|South Carolina Department of Archives and History|
|National Register Properties in South Carolina
South Carolina Governor's Mansion, Richland County (800 Richland St., Columbia)
|Facade||Porch Detail||Right Oblique||Left Oblique|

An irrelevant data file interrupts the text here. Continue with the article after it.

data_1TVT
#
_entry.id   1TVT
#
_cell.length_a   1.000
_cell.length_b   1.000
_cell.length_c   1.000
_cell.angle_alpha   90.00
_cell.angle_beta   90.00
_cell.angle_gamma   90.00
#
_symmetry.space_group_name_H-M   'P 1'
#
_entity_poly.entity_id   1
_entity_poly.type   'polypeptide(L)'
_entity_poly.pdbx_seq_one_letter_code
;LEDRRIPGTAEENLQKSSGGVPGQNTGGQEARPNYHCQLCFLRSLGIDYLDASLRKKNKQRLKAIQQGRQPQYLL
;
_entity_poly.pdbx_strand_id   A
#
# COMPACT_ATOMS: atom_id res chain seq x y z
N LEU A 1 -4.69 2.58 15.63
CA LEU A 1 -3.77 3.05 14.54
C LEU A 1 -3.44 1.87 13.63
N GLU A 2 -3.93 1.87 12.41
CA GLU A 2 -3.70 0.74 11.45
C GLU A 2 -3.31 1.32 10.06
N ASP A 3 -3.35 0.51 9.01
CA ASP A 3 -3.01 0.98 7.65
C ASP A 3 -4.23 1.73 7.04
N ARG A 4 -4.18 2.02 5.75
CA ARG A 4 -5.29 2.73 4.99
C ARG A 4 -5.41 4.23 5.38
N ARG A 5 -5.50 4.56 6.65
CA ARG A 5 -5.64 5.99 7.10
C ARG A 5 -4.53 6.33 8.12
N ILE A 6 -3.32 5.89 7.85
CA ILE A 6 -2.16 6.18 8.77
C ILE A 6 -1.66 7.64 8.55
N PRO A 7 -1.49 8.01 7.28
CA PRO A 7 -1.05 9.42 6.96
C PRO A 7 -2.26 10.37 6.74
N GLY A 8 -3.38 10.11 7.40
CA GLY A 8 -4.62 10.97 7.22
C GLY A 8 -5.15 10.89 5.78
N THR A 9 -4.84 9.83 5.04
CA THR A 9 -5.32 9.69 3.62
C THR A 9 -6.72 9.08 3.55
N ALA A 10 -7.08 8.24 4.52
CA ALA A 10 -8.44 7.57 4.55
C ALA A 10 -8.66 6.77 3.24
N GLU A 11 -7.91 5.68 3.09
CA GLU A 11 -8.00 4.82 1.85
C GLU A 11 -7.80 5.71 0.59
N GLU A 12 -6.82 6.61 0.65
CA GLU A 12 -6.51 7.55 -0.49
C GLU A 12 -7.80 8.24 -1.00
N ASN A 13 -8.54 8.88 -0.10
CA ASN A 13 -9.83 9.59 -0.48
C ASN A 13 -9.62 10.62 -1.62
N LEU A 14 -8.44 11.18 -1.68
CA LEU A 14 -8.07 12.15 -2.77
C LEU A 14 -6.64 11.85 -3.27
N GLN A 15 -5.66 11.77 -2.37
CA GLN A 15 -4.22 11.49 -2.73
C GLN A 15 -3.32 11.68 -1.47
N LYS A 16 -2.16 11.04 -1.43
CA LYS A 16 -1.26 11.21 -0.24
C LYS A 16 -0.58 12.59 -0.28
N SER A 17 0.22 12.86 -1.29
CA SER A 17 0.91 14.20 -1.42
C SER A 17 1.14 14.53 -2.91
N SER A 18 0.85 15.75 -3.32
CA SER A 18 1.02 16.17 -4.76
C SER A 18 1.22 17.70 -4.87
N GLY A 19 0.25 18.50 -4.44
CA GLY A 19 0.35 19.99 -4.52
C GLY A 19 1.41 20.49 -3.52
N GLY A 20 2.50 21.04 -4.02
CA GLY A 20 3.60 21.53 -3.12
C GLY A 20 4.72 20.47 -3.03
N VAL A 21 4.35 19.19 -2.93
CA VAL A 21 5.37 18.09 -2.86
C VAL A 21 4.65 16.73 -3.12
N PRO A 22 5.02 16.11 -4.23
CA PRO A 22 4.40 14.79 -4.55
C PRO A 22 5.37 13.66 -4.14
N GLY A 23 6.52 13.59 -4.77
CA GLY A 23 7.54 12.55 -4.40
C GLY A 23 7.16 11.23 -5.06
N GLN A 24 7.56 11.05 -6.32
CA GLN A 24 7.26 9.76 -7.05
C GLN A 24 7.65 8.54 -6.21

Militarily, educationally, and politically significant, the South Carolina Governor’s Mansion has played an integral part in the state’s history since its construction in 1855. The white stucco building with a flat roofline and low parapet was originally built as the officer’s quarters for Arsenal Academy, one of two South Carolina military schools. The academy was forced to close because of the Civil War. The mansion was the only main building of the Arsenal Academy complex to survive when most of the city of Columbia burned down in 1865. In 1868, the spacious house was designated the executive mansion of South Carolina. Most all South Carolina governors since 1868 have resided in the mansion with the exception of two that occupied their own homes within the city of Columbia. A number of national dignitaries, including President Franklin D. Roosevelt, have been guests at the mansion. The mansion’s simple architectural style possesses great integrity and the extensive gardens are fine examples of landscape architecture. Much of the landscaping improvement and the addition of the walled, brick-paved courtyard was done during the term of Governor Donald Russell (1963-65). Listed in the National Register June 5, 1970.
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